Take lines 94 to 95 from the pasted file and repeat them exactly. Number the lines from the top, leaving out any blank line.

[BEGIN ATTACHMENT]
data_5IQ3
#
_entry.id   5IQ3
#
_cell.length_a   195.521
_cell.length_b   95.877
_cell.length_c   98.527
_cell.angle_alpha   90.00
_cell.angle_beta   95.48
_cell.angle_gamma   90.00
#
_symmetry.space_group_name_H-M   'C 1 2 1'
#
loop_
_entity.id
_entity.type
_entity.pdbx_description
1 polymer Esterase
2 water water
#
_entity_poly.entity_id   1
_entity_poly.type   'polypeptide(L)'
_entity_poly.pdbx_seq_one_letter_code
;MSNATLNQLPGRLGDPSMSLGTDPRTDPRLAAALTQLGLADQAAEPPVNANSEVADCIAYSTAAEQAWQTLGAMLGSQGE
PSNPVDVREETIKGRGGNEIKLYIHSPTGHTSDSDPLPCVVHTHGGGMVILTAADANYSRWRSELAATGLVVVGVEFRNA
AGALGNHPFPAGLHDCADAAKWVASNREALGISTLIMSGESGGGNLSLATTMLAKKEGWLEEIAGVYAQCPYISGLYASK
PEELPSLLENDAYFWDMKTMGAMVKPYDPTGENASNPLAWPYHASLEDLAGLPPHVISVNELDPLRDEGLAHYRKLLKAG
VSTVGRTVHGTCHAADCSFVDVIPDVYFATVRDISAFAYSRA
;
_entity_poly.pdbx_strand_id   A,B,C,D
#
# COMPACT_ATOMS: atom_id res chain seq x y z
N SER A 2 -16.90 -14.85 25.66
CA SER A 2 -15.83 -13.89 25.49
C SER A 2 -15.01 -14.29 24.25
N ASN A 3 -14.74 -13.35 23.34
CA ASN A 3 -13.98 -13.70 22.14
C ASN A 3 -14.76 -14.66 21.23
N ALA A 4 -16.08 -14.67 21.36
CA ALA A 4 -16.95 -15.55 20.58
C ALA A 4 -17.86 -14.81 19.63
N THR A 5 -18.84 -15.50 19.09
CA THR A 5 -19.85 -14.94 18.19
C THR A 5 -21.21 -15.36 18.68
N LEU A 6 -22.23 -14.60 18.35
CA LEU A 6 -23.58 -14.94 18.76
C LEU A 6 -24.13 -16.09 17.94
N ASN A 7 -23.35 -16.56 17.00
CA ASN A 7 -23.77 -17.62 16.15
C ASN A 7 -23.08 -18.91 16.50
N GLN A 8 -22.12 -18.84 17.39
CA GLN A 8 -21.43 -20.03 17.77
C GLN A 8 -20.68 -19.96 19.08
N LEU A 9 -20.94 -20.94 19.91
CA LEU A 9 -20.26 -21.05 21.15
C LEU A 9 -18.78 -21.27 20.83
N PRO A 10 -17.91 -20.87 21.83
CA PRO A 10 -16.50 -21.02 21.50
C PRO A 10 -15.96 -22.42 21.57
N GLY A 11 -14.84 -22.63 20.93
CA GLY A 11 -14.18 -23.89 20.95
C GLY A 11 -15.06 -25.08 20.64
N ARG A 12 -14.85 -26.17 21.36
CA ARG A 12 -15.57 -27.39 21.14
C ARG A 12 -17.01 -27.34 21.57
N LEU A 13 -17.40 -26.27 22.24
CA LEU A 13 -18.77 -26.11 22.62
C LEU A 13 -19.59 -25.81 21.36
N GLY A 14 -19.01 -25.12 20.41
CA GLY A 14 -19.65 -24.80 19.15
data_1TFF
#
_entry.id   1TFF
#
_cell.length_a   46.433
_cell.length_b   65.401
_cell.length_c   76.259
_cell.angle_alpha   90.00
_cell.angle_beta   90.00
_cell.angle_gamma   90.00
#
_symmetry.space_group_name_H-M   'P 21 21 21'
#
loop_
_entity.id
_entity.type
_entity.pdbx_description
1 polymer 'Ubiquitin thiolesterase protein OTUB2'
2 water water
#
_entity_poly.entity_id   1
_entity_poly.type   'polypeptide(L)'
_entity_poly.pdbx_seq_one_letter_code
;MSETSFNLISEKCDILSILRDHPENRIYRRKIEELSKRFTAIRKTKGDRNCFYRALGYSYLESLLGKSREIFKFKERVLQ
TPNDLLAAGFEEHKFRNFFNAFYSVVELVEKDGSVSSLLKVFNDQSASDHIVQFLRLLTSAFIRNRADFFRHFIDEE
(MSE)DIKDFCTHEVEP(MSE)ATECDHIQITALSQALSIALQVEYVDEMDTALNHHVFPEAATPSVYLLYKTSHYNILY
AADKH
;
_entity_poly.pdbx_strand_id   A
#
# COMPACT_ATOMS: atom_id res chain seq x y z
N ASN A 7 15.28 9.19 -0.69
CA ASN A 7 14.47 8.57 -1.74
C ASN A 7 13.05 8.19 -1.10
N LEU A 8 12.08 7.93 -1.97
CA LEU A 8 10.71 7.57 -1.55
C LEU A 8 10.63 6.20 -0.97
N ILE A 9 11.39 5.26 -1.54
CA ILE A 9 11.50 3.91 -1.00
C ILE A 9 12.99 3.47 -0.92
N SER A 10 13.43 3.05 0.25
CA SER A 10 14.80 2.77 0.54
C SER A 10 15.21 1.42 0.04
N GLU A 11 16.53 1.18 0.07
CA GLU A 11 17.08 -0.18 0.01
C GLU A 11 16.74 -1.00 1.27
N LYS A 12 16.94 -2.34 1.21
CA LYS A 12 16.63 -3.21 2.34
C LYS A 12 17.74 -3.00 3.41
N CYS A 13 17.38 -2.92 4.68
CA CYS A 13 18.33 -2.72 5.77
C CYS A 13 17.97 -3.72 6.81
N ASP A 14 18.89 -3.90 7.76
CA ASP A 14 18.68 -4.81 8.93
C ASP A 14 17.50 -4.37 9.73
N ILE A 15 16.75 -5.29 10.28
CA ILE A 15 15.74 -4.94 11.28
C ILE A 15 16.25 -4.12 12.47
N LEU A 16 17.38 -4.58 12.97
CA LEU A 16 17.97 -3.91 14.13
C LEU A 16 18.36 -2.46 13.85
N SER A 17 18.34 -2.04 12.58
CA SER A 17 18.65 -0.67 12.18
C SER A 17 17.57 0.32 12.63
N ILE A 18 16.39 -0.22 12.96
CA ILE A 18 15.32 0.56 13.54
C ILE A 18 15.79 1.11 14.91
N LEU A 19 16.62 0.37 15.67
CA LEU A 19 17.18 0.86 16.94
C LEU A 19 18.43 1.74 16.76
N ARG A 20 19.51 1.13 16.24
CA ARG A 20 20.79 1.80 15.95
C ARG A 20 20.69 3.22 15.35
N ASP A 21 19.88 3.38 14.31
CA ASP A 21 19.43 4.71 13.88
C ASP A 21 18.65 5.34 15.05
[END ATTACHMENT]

;MSETSFNLISEKCDILSILRDHPENRIYRRKIEELSKRFTAIRKTKGDRNCFYRALGYSYLESLLGKSREIFKFKERVLQ
TPNDLLAAGFEEHKFRNFFNAFYSVVELVEKDGSVSSLLKVFNDQSASDHIVQFLRLLTSAFIRNRADFFRHFIDEE